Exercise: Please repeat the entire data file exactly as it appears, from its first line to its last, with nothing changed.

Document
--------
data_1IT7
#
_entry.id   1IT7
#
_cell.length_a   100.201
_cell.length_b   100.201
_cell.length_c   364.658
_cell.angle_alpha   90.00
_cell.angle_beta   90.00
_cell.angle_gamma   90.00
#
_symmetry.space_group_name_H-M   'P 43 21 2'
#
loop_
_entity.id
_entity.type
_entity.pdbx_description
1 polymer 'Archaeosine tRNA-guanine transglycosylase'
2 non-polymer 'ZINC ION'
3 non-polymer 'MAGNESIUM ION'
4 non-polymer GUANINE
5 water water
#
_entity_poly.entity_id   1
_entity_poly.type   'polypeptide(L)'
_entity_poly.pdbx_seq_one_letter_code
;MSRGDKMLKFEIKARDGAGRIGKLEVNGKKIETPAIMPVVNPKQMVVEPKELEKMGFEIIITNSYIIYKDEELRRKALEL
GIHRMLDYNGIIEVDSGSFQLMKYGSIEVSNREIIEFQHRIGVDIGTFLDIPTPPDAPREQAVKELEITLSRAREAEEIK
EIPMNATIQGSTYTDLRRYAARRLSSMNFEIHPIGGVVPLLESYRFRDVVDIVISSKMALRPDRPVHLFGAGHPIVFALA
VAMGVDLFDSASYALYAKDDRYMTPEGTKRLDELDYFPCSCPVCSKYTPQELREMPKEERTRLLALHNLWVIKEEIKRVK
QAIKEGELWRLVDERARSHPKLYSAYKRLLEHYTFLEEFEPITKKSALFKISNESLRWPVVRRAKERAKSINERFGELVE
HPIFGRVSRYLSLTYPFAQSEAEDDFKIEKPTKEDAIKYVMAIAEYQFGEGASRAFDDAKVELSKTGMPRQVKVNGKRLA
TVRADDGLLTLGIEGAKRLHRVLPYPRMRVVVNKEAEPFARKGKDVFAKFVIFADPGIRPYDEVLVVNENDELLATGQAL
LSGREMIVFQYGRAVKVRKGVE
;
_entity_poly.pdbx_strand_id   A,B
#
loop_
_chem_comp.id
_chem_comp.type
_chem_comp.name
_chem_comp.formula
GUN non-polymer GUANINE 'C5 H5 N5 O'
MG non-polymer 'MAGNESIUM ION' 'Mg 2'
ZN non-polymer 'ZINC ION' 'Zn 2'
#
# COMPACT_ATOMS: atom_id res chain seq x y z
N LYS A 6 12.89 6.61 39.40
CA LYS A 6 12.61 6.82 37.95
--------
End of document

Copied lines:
data_1IT7
#
_entry.id   1IT7
#
_cell.length_a   100.201
_cell.length_b   100.201
_cell.length_c   364.658
_cell.angle_alpha   90.00
_cell.angle_beta   90.00
_cell.angle_gamma   90.00
#
_symmetry.space_group_name_H-M   'P 43 21 2'
#
loop_
_entity.id
_entity.type
_entity.pdbx_description
1 polymer 'Archaeosine tRNA-guanine transglycosylase'
2 non-polymer 'ZINC ION'
3 non-polymer 'MAGNESIUM ION'
4 non-polymer GUANINE
5 water water
#
_entity_poly.entity_id   1
_entity_poly.type   'polypeptide(L)'
_entity_poly.pdbx_seq_one_letter_code
;MSRGDKMLKFEIKARDGAGRIGKLEVNGKKIETPAIMPVVNPKQMVVEPKELEKMGFEIIITNSYIIYKDEELRRKALEL
GIHRMLDYNGIIEVDSGSFQLMKYGSIEVSNREIIEFQHRIGVDIGTFLDIPTPPDAPREQAVKELEITLSRAREAEEIK
EIPMNATIQGSTYTDLRRYAARRLSSMNFEIHPIGGVVPLLESYRFRDVVDIVISSKMALRPDRPVHLFGAGHPIVFALA
VAMGVDLFDSASYALYAKDDRYMTPEGTKRLDELDYFPCSCPVCSKYTPQELREMPKEERTRLLALHNLWVIKEEIKRVK
QAIKEGELWRLVDERARSHPKLYSAYKRLLEHYTFLEEFEPITKKSALFKISNESLRWPVVRRAKERAKSINERFGELVE
HPIFGRVSRYLSLTYPFAQSEAEDDFKIEKPTKEDAIKYVMAIAEYQFGEGASRAFDDAKVELSKTGMPRQVKVNGKRLA
TVRADDGLLTLGIEGAKRLHRVLPYPRMRVVVNKEAEPFARKGKDVFAKFVIFADPGIRPYDEVLVVNENDELLATGQAL
LSGREMIVFQYGRAVKVRKGVE
;
_entity_poly.pdbx_strand_id   A,B
#
loop_
_chem_comp.id
_chem_comp.type
_chem_comp.name
_chem_comp.formula
GUN non-polymer GUANINE 'C5 H5 N5 O'
MG non-polymer 'MAGNESIUM ION' 'Mg 2'
ZN non-polymer 'ZINC ION' 'Zn 2'
#
# COMPACT_ATOMS: atom_id res chain seq x y z
N LYS A 6 12.89 6.61 39.40
CA LYS A 6 12.61 6.82 37.95